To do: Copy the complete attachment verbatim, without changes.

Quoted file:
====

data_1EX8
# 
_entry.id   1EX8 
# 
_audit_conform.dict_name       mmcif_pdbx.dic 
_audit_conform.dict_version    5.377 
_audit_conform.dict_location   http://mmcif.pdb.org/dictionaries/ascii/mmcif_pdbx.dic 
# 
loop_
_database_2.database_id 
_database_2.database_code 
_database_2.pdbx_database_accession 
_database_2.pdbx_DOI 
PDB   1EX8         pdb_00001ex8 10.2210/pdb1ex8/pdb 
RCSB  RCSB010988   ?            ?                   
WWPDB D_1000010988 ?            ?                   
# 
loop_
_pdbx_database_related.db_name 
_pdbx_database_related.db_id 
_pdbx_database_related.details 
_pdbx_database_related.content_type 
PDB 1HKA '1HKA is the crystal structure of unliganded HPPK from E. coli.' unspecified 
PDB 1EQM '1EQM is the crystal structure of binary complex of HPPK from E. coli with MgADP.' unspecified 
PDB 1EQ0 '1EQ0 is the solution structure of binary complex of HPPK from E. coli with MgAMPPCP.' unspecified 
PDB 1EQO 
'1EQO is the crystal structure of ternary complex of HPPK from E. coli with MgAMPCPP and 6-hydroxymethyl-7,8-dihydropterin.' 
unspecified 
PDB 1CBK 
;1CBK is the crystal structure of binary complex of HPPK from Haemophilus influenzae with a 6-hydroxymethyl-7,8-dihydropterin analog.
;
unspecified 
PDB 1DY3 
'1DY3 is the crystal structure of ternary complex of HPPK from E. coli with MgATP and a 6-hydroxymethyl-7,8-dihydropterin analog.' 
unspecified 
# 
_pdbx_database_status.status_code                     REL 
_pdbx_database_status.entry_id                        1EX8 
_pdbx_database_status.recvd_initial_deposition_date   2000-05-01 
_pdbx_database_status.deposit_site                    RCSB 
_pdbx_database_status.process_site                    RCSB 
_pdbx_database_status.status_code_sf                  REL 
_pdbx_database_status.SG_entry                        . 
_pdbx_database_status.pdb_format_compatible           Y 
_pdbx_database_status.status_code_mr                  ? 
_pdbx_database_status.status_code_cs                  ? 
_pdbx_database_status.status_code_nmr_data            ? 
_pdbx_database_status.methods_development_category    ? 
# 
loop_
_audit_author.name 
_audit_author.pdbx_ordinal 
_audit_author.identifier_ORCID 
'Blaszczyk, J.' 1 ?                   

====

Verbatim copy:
data_1EX8
# 
_entry.id   1EX8 
# 
_audit_conform.dict_name       mmcif_pdbx.dic 
_audit_conform.dict_version    5.377 
_audit_conform.dict_location   http://mmcif.pdb.org/dictionaries/ascii/mmcif_pdbx.dic 
# 
loop_
_database_2.database_id 
_database_2.database_code 
_database_2.pdbx_database_accession 
_database_2.pdbx_DOI 
PDB   1EX8         pdb_00001ex8 10.2210/pdb1ex8/pdb 
RCSB  RCSB010988   ?            ?                   
WWPDB D_1000010988 ?            ?                   
# 
loop_
_pdbx_database_related.db_name 
_pdbx_database_related.db_id 
_pdbx_database_related.details 
_pdbx_database_related.content_type 
PDB 1HKA '1HKA is the crystal structure of unliganded HPPK from E. coli.' unspecified 
PDB 1EQM '1EQM is the crystal structure of binary complex of HPPK from E. coli with MgADP.' unspecified 
PDB 1EQ0 '1EQ0 is the solution structure of binary complex of HPPK from E. coli with MgAMPPCP.' unspecified 
PDB 1EQO 
'1EQO is the crystal structure of ternary complex of HPPK from E. coli with MgAMPCPP and 6-hydroxymethyl-7,8-dihydropterin.' 
unspecified 
PDB 1CBK 
;1CBK is the crystal structure of binary complex of HPPK from Haemophilus influenzae with a 6-hydroxymethyl-7,8-dihydropterin analog.
;
unspecified 
PDB 1DY3 
'1DY3 is the crystal structure of ternary complex of HPPK from E. coli with MgATP and a 6-hydroxymethyl-7,8-dihydropterin analog.' 
unspecified 
# 
_pdbx_database_status.status_code                     REL 
_pdbx_database_status.entry_id                        1EX8 
_pdbx_database_status.recvd_initial_deposition_date   2000-05-01 
_pdbx_database_status.deposit_site                    RCSB 
_pdbx_database_status.process_site                    RCSB 
_pdbx_database_status.status_code_sf                  REL 
_pdbx_database_status.SG_entry                        . 
_pdbx_database_status.pdb_format_compatible           Y 
_pdbx_database_status.status_code_mr                  ? 
_pdbx_database_status.status_code_cs                  ? 
_pdbx_database_status.status_code_nmr_data            ? 
_pdbx_database_status.methods_development_category    ? 
# 
loop_
_audit_author.name 
_audit_author.pdbx_ordinal 
_audit_author.identifier_ORCID 
'Blaszczyk, J.' 1 ?                   